Wager of law
wager wa"ger (w[=a]"j[~e]r), n. [OE. wager, wajour, OF. wagiere, or wageure, F. gageure. See {Wage}, v. t.] [1913 Webster] 1. Something deposited, laid, or hazarded on the event of a contest or an unsettled question; a bet; a stake; a pledge. [1913 Webster]

Besides these plates for horse races, the wagers may be as the persons please. --Sir W. Temple. [1913 Webster]

If any atheist can stake his soul for a wager against such an inexhaustible disproportion, let him never hereafter accuse others of credulity. --Bentley. [1913 Webster]

2. (Law) A contract by which two parties or more agree that a certain sum of money, or other thing, shall be paid or delivered to one of them, on the happening or not happening of an uncertain event. --Bouvier. [1913 Webster]

Note: At common law a wager is considered as a legal contract which the courts must enforce unless it be on a subject contrary to public policy, or immoral, or tending to the detriment of the public, or affecting the interest, feelings, or character of a third person. In many of the United States an action can not be sustained upon any wager or bet. --Chitty. --Bouvier. [1913 Webster]

3. That on which bets are laid; the subject of a bet. [1913 Webster]

{Wager of battel}, or {Wager of battle} (O. Eng. Law), the giving of gage, or pledge, for trying a cause by single combat, formerly allowed in military, criminal, and civil causes. In writs of right, where the trial was by champions, the tenant produced his champion, who, by throwing down his glove as a gage, thus waged, or stipulated, battle with the champion of the demandant, who, by taking up the glove, accepted the challenge. The wager of battel, which has been long in disuse, was abolished in England in 1819, by a statute passed in consequence of a defendant's having waged his battle in a case which arose about that period. See {Battel}.

{Wager of law} (Law), the giving of gage, or sureties, by a defendant in an action of debt, that at a certain day assigned he would take a law, or oath, in open court, that he did not owe the debt, and at the same time bring with him eleven neighbors (called compurgators), who should avow upon their oaths that they believed in their consciences that he spoke the truth.

{Wager policy}. (Insurance Law) See under {Policy}.

{Wagering contract} or {gambling contract}. A contract which is of the nature of wager. Contracts of this nature include various common forms of valid commercial contracts, as contracts of insurance, contracts dealing in futures, options, etc. Other wagering contracts and bets are now generally made illegal by statute against betting and gambling, and wagering has in many cases been made a criminal offence. [Webster 1913 Suppl.] [1913 Webster]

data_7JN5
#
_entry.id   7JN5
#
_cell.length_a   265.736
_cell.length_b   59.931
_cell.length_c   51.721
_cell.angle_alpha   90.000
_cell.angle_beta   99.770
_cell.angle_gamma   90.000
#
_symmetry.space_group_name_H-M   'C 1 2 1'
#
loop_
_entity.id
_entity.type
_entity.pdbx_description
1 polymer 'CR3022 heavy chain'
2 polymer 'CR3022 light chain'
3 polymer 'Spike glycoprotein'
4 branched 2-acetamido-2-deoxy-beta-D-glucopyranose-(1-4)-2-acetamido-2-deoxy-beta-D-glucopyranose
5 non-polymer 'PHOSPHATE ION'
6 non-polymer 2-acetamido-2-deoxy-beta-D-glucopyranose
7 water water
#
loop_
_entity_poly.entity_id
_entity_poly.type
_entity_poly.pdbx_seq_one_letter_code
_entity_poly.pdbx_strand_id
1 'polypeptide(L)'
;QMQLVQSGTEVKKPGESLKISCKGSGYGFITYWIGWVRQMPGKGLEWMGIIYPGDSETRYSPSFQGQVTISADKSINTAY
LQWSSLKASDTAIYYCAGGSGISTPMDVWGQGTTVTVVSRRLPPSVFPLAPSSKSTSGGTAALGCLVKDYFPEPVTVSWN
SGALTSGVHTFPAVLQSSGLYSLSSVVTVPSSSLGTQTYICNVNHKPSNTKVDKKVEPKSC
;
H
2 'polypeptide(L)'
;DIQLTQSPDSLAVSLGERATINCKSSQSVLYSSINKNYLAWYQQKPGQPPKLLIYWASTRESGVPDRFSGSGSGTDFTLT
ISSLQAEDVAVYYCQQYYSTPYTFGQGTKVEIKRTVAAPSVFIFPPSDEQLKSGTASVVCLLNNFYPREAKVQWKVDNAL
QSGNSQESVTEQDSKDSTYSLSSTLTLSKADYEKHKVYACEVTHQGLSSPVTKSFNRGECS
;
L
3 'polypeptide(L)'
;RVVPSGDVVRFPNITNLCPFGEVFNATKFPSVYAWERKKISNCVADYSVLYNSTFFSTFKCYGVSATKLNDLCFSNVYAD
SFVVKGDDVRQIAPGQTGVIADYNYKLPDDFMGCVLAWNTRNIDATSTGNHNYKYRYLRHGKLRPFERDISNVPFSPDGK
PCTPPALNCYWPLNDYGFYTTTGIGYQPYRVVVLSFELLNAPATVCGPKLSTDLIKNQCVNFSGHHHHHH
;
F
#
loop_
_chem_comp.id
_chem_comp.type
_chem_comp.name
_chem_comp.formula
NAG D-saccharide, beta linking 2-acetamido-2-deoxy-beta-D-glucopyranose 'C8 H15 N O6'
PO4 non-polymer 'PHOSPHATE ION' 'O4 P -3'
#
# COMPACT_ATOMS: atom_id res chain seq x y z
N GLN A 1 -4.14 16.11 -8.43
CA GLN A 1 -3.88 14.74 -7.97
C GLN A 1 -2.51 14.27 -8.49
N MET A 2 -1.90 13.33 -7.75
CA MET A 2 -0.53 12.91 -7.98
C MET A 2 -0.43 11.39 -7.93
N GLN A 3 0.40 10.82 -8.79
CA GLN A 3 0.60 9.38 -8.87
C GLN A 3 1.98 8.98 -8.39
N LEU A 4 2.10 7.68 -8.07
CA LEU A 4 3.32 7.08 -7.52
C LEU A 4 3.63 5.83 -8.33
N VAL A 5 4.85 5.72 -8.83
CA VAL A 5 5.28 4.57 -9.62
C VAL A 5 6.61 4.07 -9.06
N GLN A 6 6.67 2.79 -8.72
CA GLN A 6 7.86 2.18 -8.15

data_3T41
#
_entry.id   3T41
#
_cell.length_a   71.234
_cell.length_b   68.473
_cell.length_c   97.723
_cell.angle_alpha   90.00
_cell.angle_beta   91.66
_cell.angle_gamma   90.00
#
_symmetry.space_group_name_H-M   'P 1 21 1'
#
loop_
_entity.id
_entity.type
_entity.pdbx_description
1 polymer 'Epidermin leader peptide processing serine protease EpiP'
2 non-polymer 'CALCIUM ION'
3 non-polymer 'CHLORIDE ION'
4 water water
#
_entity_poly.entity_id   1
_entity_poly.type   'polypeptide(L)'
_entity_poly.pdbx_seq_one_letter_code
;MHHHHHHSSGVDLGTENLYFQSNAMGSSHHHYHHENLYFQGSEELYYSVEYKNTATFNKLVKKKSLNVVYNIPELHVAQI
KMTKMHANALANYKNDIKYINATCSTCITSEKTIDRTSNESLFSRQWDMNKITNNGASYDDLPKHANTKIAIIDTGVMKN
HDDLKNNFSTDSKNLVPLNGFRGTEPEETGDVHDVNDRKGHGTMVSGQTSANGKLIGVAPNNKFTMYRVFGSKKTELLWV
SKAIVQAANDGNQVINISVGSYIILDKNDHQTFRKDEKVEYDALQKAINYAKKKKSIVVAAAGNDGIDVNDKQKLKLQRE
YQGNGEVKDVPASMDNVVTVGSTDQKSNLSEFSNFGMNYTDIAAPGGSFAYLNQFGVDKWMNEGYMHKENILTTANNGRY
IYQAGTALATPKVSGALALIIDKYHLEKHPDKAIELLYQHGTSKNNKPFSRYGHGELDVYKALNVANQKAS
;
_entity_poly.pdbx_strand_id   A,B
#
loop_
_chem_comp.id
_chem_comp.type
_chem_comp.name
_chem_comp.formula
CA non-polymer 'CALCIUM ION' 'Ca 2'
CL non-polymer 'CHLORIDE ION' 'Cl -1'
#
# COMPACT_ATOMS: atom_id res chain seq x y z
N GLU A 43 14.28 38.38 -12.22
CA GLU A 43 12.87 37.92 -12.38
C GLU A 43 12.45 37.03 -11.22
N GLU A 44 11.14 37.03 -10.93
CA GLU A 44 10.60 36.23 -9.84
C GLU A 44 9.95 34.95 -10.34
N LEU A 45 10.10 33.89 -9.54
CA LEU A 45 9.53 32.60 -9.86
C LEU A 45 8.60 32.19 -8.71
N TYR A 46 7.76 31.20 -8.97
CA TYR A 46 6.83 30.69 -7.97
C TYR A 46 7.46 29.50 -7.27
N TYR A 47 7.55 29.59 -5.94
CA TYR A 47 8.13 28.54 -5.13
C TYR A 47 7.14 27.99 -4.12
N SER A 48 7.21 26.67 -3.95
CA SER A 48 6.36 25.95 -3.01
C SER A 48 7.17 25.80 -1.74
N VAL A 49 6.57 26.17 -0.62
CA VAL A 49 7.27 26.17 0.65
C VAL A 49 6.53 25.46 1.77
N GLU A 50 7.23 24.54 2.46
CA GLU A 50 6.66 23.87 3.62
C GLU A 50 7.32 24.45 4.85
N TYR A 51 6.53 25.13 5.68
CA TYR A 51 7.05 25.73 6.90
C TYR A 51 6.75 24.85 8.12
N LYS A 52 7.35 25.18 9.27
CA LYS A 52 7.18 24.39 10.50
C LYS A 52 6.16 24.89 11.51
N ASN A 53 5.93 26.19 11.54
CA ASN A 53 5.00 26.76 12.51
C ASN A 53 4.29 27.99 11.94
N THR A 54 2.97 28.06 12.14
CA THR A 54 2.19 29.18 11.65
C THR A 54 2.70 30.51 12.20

The Collaborative International Dictionary of English. 2000.

Look at other dictionaries:

  • wager of law — an ancient mode of proof that became unpopular because the defendant could call people as witnesses just to testify to his general oath worthiness, even if they knew nothing of the facts of the case. It may have accounted for the ascendancy of… …   Law dictionary

  • Wager of law — Law Law (l[add]), n. [OE. lawe, laghe, AS. lagu, from the root of E. lie: akin to OS. lag, Icel. l[ o]g, Sw. lag, Dan. lov; cf. L. lex, E. legal. A law is that which is laid, set, or fixed; like statute, fr. L. statuere to make to stand. See… …   The Collaborative International Dictionary of English

  • wager of law — Compurgation Com pur*ga tion, n. [L. compurgatio, fr. compurgare to purify wholly; com + purgare to make pure. See Purge, v. t.] 1. (Law) The act or practice of justifying or confirming a man s veracity by the oath of others; called also {wager… …   The Collaborative International Dictionary of English

  • wager of law — Etymology: translation of Medieval Latin vadiatio legis : the act of a party having the negative in an action in early English law in giving a pledge or in binding himself to resort to and abide the event of an attempt to prove his case by the… …   Useful english dictionary

  • wager of law — See trial by wager of law …   Ballentine's law dictionary

  • Wager of Law — ♦ To wage one s law was to defend an accusation in court by swearing a formal oath of innocence supported by oaths of compurgators, i.e., oath helpers. (Warren, W.L. Henry II, 636) …   Medieval glossary

  • wager of law — In old English practice, the giving of gage or sureties by a defendant in an action of debt that at a certain day assigned he would make his law; that is, would take an oath in open court that he did not owe the debt, and at the same time bring… …   Black's law dictionary

  • wager of law — noun historical a form of trial in which the defendant was required to produce witnesses who would swear to his or her innocence …   English new terms dictionary

  • wager of law of non-summons — In common law pleading, the mode in which a tenant or defendant in a real action pleaded, when the summons which followed the original was not served within the proper time …   Black's law dictionary

  • wager of law of non-summons — In common law pleading, the mode in which a tenant or defendant in a real action pleaded, when the summons which followed the original was not served within the proper time …   Black's law dictionary

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